On Sunday night, Fox Television will broadcast its much-anticipated production of “Rent” as the latest in its series of “live musical theatre” events.
The groundbreaking, Tony Award- and Pulitzer Prize-winning musical is a re-imagining of Puccini’s “La Bohème,” and set in New York City’s gritty East Village. “Rent” tells the unforgettable story of seven artists struggling to follow their dreams during a time of great social and political turmoil. Winner of four Tony Awards and the Pulitzer Prize, writer/composer Jonathan Larson’s tour de force continues to offer an inspiring message of hope and friendship.
Larson never lived to see the success his creation would achieve – he died suddenly of a rare heart condition on the eve of “Rent’s” Off-Broadway opening in 1996.
For the Fox live broadcast, executive producer Marc Platt wanted to ensure a strong connection to Larson’s vision, and to that end he brought in several members of the original production staff. Returning for the television adaptation are Emmy Award-winning casting director Bernie Telsey, costume designer Angela Wendt, and original director Michael Greif.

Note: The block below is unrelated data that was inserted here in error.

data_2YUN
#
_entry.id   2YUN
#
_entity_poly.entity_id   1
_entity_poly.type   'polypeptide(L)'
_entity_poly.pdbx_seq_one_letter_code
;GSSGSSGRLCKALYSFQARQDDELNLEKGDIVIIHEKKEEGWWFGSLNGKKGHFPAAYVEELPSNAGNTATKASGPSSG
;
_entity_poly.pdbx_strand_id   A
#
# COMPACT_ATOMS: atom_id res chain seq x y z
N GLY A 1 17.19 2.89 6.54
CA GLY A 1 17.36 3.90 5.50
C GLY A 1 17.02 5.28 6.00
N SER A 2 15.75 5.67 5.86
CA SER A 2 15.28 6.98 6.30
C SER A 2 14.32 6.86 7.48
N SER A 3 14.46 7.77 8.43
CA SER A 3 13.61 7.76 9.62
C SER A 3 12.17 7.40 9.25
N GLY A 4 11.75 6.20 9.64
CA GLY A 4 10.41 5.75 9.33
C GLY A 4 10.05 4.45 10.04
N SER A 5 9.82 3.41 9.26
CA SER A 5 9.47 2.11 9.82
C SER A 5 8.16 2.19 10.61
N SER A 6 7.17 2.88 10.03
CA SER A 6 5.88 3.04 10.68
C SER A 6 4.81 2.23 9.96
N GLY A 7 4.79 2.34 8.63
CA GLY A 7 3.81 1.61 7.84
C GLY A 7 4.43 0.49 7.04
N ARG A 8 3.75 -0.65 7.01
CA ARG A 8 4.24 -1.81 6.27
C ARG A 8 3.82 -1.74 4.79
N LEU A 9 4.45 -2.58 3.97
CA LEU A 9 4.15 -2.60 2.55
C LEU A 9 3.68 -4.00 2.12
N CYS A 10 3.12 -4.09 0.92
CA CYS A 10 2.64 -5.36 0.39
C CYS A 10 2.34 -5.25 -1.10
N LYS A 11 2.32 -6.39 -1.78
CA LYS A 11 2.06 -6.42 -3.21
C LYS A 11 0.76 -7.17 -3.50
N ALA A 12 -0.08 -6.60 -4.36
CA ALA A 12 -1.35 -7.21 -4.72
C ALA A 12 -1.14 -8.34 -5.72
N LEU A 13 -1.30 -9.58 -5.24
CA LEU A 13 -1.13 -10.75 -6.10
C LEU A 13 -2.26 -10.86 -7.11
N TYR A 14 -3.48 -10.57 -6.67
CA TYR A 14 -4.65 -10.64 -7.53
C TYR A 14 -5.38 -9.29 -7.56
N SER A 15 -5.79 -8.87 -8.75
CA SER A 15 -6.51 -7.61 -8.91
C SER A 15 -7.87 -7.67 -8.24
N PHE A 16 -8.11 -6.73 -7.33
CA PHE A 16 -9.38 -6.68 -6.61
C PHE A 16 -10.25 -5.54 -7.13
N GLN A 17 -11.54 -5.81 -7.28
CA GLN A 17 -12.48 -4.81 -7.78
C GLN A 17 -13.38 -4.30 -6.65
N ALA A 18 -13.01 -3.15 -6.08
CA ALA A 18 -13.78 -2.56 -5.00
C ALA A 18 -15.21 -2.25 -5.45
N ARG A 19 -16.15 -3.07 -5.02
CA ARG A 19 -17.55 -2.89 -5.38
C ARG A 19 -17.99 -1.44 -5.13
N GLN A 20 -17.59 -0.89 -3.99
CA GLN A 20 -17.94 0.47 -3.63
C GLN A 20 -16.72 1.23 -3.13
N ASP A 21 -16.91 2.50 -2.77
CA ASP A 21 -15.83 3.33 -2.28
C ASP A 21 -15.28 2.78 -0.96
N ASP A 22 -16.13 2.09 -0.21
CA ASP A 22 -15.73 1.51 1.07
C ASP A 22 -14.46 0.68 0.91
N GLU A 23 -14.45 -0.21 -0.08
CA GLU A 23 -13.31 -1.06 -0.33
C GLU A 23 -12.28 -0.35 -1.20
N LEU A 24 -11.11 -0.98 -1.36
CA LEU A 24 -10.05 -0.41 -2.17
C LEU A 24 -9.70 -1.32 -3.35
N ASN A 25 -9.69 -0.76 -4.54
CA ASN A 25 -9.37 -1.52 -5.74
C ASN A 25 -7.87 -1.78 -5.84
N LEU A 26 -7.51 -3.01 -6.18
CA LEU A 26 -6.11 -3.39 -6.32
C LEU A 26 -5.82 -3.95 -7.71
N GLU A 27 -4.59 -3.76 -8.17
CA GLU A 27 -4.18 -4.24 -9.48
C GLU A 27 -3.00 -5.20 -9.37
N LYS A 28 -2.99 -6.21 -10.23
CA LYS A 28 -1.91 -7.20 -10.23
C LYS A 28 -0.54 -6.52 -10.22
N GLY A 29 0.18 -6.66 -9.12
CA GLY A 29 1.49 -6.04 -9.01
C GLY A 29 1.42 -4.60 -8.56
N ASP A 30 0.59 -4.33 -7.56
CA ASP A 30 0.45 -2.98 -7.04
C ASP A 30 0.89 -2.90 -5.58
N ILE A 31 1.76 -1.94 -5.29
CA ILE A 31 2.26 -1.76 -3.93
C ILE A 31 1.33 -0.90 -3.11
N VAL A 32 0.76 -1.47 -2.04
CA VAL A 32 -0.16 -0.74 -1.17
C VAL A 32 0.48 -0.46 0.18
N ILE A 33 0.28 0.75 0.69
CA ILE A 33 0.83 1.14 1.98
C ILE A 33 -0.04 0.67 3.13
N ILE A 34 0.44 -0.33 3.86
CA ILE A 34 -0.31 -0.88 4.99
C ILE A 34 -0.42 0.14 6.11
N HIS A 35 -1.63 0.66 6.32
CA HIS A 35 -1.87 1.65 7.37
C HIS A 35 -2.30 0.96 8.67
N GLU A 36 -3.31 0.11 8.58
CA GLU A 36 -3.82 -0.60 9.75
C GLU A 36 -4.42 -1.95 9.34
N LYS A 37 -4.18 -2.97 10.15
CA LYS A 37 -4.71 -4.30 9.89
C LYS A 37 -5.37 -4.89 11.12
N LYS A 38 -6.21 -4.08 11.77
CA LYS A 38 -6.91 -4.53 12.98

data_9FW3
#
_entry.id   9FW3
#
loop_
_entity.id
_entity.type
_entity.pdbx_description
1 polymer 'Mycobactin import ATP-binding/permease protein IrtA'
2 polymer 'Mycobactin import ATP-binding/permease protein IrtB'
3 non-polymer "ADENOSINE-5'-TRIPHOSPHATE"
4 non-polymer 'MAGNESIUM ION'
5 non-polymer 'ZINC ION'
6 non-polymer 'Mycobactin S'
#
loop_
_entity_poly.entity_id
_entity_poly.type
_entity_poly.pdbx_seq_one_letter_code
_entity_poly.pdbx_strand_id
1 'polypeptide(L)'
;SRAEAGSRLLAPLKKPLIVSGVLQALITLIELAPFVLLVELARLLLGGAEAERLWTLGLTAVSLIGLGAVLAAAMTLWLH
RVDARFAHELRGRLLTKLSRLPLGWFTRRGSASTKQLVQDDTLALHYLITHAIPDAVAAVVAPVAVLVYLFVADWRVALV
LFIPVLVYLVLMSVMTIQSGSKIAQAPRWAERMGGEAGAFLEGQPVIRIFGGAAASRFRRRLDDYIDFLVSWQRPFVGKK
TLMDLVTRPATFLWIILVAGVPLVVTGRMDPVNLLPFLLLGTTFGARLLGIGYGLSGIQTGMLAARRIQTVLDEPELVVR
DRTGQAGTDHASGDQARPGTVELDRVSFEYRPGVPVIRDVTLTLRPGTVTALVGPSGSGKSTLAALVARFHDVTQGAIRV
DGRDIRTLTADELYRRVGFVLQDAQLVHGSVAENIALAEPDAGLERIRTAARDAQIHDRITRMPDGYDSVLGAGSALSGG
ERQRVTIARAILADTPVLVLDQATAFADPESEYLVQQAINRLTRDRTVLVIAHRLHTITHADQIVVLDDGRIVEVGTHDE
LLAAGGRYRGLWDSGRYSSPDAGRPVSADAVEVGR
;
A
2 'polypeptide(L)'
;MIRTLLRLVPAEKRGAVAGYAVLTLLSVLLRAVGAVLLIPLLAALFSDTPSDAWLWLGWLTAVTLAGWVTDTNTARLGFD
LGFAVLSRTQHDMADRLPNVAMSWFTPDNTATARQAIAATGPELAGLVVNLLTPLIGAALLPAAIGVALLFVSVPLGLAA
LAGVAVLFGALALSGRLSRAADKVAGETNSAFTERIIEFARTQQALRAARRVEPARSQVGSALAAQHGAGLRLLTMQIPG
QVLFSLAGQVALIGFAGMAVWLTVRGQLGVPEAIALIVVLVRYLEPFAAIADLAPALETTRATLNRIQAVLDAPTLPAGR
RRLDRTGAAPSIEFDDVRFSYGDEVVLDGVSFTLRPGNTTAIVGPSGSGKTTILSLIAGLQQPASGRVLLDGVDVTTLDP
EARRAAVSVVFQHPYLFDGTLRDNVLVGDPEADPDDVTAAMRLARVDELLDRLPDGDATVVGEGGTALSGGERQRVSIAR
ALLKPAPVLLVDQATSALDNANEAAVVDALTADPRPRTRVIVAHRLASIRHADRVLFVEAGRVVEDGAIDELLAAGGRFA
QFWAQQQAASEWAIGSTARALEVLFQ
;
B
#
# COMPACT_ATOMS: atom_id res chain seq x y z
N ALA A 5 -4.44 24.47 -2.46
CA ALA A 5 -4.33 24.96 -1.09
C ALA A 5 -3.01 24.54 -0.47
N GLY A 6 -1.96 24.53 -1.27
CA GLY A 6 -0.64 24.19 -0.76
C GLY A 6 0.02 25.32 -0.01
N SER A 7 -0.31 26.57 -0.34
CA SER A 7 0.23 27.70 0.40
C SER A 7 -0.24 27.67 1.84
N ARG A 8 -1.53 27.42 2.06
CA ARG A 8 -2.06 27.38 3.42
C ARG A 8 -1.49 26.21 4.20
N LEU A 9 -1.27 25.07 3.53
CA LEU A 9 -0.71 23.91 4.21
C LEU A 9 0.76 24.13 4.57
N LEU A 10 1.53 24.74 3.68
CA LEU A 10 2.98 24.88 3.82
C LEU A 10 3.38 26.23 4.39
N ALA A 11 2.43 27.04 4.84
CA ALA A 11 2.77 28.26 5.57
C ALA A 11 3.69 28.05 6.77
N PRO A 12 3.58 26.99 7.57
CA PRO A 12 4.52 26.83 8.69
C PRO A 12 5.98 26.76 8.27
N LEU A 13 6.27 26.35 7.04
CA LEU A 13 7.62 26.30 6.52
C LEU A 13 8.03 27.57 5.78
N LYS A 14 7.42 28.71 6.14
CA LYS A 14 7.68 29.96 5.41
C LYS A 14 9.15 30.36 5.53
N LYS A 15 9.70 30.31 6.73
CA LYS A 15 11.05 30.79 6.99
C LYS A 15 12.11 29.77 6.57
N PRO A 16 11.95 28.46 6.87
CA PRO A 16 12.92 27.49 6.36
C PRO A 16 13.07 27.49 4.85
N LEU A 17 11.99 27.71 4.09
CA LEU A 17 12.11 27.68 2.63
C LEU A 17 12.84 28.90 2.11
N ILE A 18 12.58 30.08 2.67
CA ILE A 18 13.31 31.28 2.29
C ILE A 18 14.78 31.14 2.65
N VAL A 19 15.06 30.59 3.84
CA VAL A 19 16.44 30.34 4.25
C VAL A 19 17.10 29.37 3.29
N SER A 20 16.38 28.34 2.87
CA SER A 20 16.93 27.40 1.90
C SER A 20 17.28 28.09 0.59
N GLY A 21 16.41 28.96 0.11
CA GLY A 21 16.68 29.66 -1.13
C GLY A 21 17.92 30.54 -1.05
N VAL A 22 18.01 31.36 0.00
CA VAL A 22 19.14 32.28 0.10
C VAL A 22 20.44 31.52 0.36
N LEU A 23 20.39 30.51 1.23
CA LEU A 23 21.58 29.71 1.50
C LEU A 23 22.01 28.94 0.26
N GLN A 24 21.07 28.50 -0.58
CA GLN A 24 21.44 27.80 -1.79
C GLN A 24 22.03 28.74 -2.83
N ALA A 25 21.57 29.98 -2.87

Greif, who also directed the original Broadway productions of “Next to Normal” and “Dear Evan Hanson,” spoke to the Los Angeles Blade about the show’s popularity – then and now.
“I think Jonathan was influenced by a number of wonderful shows,” he explains, “like ‘Jesus Christ Superstar,’ ‘Hair,’ and ‘Runaways’ – which all managed to bring contemporary music into the musical theatre form. But as we were moving through the 80s and into the 90s, there seemed to be fewer musicals that were about contemporary issues or using contemporary pop sound.”